Event async / await

Many of JavaScript's interfaces are event-based and not immediately compatible with async / await.
The EventTarget class could be extended to return a Promise or an async iterator.
Their syntax could resemble the syntax of addEventListener.


const myButton = document.querySelector( "button" );

//await a single event:
let nextClick = await myButton.listenForEvent( "click" );
console.log( "Got a click: ", nextClick );

//await a stream of events:
for await ( const click of myButton.streamEvents( "click" ) ) {
    console.log( "Got another click: ", click );


listenForEvent( eventName ) would wrap a Promise around a single-use event listener.

EventTarget.prototype.listenForEvent =
    function( eventName ) {
        return new Promise( resolve => {
            const asyncEventListener = event => {
                this.removeEventListener( eventName, asyncEventListener );
                resolve( event );
            this.addEventListener( eventName, asyncEventListener );
        } );

And the async iterator generator streamEvents would yield a stream of those Promises:

EventTarget.prototype.streamEvents =
    async function*( eventName ) {
        while( true ) {
            yield await this.listenForEvent( eventName );

With these two functions, all interfaces based on EventTarget would become compatible with async / await syntax.

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EventTarget isn't part of the language, it's part of HTML (and presumably WinterCG as well), so you'd need to ask in one of those places about it.

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Huh. Surprising. So all the interfaces with addEventListener, including window, aren't actually part of the ECMA spec? That's so fragmented...
Well, it is what it is.
Yep. Even Event is part of the DOM standard, not part of JavaScript.

One thing about the current polyfill is that it doesn't handle successive, synchronous dispatches. So if you were to


You'd only see the "Got another click: <event>" message once rather than the expected twice.

Also, a problem for these kinds of dispatches is that because events are mutated as they bubble through the DOM, the fact that the promise is delaying the execution of the code handling the event means the event state could be stale and values like currentTarget may not be what you expect by the time that code gets the event.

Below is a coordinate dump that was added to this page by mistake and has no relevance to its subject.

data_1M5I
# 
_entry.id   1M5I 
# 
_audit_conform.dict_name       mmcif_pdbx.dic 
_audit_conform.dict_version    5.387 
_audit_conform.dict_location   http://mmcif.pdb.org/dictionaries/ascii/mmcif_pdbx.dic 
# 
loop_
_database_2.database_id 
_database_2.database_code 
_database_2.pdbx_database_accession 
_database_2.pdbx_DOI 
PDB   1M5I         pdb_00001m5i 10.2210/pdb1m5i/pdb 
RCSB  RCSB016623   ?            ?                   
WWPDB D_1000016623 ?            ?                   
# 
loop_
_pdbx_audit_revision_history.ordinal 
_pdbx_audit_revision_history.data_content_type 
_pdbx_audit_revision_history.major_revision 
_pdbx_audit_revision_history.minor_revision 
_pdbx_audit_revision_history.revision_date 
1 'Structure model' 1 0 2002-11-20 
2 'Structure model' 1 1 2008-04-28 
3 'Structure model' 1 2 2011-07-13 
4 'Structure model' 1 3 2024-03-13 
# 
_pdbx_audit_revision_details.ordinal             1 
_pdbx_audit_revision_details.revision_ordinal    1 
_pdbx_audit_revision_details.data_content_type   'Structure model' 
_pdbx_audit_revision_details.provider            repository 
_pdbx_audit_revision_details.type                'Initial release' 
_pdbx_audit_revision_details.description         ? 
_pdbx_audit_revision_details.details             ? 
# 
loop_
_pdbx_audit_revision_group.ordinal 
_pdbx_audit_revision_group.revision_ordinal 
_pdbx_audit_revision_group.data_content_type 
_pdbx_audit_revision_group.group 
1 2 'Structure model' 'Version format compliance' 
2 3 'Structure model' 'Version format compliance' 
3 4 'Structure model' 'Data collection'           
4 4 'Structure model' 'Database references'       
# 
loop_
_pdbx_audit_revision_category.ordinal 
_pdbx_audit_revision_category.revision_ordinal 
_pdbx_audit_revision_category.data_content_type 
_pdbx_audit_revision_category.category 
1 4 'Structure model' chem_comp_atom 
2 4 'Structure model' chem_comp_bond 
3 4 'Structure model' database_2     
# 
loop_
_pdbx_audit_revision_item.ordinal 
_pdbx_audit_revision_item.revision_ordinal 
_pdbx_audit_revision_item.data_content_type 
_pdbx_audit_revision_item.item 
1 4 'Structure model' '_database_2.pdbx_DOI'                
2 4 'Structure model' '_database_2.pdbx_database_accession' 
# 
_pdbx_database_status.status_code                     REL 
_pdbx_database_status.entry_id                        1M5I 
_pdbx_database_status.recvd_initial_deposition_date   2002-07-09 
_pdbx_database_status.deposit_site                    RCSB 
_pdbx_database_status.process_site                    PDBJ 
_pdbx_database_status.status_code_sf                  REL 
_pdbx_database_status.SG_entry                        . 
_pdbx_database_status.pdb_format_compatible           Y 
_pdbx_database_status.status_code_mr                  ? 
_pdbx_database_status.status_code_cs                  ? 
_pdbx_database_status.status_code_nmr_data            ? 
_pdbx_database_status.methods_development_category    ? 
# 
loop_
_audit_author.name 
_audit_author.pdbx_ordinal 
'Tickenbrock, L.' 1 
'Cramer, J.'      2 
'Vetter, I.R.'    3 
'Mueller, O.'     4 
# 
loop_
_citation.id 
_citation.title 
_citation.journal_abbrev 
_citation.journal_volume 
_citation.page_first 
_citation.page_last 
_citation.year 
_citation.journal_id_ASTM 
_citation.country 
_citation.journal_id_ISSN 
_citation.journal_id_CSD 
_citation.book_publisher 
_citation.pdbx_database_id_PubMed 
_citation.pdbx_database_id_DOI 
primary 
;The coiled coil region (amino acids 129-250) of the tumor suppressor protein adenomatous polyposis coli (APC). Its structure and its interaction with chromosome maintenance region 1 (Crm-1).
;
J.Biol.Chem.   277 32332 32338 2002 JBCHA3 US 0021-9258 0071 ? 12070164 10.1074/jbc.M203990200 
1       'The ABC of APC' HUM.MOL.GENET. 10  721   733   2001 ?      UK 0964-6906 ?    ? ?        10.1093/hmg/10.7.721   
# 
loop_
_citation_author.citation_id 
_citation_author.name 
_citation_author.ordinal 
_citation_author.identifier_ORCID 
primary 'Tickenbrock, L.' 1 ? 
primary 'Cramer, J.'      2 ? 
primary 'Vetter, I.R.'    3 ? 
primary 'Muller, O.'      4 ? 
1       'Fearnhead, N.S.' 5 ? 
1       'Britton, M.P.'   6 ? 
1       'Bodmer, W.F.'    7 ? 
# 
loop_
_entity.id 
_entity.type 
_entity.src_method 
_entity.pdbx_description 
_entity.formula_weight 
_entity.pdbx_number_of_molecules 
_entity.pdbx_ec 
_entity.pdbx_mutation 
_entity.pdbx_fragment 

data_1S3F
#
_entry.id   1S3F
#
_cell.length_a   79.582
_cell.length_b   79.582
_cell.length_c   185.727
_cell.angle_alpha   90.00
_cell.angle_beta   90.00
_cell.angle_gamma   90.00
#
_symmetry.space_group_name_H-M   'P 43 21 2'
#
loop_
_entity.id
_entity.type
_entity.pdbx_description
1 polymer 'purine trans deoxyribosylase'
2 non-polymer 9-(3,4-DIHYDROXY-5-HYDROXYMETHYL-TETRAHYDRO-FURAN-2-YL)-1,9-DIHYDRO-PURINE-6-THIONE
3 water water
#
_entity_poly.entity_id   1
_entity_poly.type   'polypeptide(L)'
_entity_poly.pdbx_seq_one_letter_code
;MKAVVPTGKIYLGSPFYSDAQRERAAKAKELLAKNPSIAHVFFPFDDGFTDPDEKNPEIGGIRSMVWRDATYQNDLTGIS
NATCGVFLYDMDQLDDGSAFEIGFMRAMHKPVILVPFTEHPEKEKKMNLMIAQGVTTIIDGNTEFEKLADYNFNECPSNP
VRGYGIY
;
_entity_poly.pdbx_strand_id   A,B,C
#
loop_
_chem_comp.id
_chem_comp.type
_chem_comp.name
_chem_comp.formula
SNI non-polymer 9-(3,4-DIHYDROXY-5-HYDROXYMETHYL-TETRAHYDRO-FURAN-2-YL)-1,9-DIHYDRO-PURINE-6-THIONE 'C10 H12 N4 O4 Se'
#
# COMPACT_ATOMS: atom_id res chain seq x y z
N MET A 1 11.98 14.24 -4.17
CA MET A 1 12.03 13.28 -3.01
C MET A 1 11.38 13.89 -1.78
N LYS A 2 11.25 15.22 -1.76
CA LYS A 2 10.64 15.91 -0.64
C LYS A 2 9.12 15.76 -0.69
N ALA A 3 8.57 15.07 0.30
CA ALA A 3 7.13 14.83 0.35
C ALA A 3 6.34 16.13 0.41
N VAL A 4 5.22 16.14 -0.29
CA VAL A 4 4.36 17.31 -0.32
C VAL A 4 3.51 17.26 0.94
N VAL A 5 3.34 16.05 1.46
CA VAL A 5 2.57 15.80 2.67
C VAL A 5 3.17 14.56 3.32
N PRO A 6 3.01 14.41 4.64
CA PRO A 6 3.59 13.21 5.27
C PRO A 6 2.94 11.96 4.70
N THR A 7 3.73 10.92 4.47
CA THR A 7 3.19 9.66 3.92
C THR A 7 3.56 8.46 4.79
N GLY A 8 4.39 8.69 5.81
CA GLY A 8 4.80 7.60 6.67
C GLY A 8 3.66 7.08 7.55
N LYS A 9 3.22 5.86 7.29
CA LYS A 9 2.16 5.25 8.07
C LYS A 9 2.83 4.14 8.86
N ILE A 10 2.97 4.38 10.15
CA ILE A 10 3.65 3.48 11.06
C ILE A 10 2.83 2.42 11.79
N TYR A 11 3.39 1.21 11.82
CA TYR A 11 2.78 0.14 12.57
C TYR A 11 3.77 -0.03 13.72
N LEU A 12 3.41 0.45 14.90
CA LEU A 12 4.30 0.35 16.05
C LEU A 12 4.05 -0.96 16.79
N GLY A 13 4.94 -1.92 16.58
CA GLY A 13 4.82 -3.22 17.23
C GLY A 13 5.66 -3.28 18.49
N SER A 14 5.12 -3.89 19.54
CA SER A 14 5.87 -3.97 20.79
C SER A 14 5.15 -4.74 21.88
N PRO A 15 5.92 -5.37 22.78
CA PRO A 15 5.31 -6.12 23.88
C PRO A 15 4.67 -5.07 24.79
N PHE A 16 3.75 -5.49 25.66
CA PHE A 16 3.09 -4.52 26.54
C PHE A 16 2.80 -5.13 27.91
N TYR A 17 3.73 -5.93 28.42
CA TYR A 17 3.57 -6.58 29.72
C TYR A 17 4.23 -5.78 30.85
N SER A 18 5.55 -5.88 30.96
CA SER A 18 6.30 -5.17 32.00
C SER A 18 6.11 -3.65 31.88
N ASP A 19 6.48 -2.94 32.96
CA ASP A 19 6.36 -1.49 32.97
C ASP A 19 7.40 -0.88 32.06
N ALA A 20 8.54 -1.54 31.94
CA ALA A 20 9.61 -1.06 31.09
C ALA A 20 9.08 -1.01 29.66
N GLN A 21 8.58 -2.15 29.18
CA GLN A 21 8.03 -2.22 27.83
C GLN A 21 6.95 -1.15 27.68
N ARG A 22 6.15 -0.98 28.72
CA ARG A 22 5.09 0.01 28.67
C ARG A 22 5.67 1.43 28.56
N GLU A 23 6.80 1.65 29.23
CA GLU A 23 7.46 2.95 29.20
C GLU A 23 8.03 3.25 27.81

for await ( const click of myButton.streamEvents( "click" ) ) {
    console.log( "Got another click: ", click.currentTarget === myButton );

// ...

myButton.addEventListener("click", (event) => {
  console.log( "Got a callback click", event.currentTarget === myButton );

// "Got a callback click: true"
// "Got another click: false"

I think it would be challenging to try to get promises to work well with the EventTarget API.

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You can do that even simpler, see e.g. ecmascript 6 - Pausing javascript async function until user action - Stack Overflow :

EventTarget.prototype.listenForEvent = function(type) {
  return new Promise(resolve => {
    element.addEventListener(type, resolve, {once: true});

That's probably a bad idea. An async iterator runs only as fast as it is consumed, but events fire at any rate. It would be quite error-prone to write code like

for await (const event of document.body.streamEvents("scroll")) {
    await delay(50);
    console.log("Debounced scrolling: ", event);
console.log("Done"); // dead code?

since the async iterator would not be able to handle the backpressure. Should it just drop events? Should it buffer them? Neither is really desirable.
Using for await leads to users writing sequential code, addEventListener allows writing properly concurrent asynchronous code.

Btw, there is (do I need to say: was?) GitHub - tc39/proposal-observable: Observables for ECMAScript which proposed a proper abstraction for push-based event sources.

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I think it would be challenging to try to get promises to work well with the EventTarget API.

And also @bergus my thought process was that it wouldn't matter. If the user spammed tons of clicks, obviously the page would not behave right.
But that was a very flawed assumption on my part. These problems are exactly what I've encountered trying to use async / await with WebSockets / WebRTC and something similar to this model. Missing events is absolutely unworkable with something like a handshake. :face_exhaling:

It's a moot point since I don't know HTML well enough at all to involve myself in its development. My intuition still tells me it's possible to wield onmessage with async / await. I hope to figure it out eventually.

No, because they don't have anything to do with JavaScript, just the browser. Other JavaScript runtimes like Node, Deno, Bun, don't have these.